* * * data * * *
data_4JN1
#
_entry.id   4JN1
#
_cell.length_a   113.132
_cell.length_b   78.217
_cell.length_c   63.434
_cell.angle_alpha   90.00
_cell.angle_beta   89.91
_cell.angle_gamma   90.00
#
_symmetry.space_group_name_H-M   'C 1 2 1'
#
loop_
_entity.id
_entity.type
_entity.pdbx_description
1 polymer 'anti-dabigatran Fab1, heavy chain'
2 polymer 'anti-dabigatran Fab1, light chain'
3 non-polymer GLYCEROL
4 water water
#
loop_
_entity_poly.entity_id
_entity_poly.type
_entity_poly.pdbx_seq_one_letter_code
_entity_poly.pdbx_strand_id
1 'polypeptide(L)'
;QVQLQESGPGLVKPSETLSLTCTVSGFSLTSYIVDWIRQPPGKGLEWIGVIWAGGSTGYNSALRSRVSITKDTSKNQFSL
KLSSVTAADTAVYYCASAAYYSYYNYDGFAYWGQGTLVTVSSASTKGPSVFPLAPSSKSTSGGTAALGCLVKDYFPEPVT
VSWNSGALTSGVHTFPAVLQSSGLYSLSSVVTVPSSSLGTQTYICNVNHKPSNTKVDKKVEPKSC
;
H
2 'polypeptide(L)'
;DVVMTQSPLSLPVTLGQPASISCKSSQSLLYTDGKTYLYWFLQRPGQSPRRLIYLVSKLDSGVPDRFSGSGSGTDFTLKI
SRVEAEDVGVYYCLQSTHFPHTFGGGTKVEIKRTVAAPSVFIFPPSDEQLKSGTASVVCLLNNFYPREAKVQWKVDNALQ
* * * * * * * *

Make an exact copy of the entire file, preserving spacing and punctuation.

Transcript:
data_4JN1
#
_entry.id   4JN1
#
_cell.length_a   113.132
_cell.length_b   78.217
_cell.length_c   63.434
_cell.angle_alpha   90.00
_cell.angle_beta   89.91
_cell.angle_gamma   90.00
#
_symmetry.space_group_name_H-M   'C 1 2 1'
#
loop_
_entity.id
_entity.type
_entity.pdbx_description
1 polymer 'anti-dabigatran Fab1, heavy chain'
2 polymer 'anti-dabigatran Fab1, light chain'
3 non-polymer GLYCEROL
4 water water
#
loop_
_entity_poly.entity_id
_entity_poly.type
_entity_poly.pdbx_seq_one_letter_code
_entity_poly.pdbx_strand_id
1 'polypeptide(L)'
;QVQLQESGPGLVKPSETLSLTCTVSGFSLTSYIVDWIRQPPGKGLEWIGVIWAGGSTGYNSALRSRVSITKDTSKNQFSL
KLSSVTAADTAVYYCASAAYYSYYNYDGFAYWGQGTLVTVSSASTKGPSVFPLAPSSKSTSGGTAALGCLVKDYFPEPVT
VSWNSGALTSGVHTFPAVLQSSGLYSLSSVVTVPSSSLGTQTYICNVNHKPSNTKVDKKVEPKSC
;
H
2 'polypeptide(L)'
;DVVMTQSPLSLPVTLGQPASISCKSSQSLLYTDGKTYLYWFLQRPGQSPRRLIYLVSKLDSGVPDRFSGSGSGTDFTLKI
SRVEAEDVGVYYCLQSTHFPHTFGGGTKVEIKRTVAAPSVFIFPPSDEQLKSGTASVVCLLNNFYPREAKVQWKVDNALQ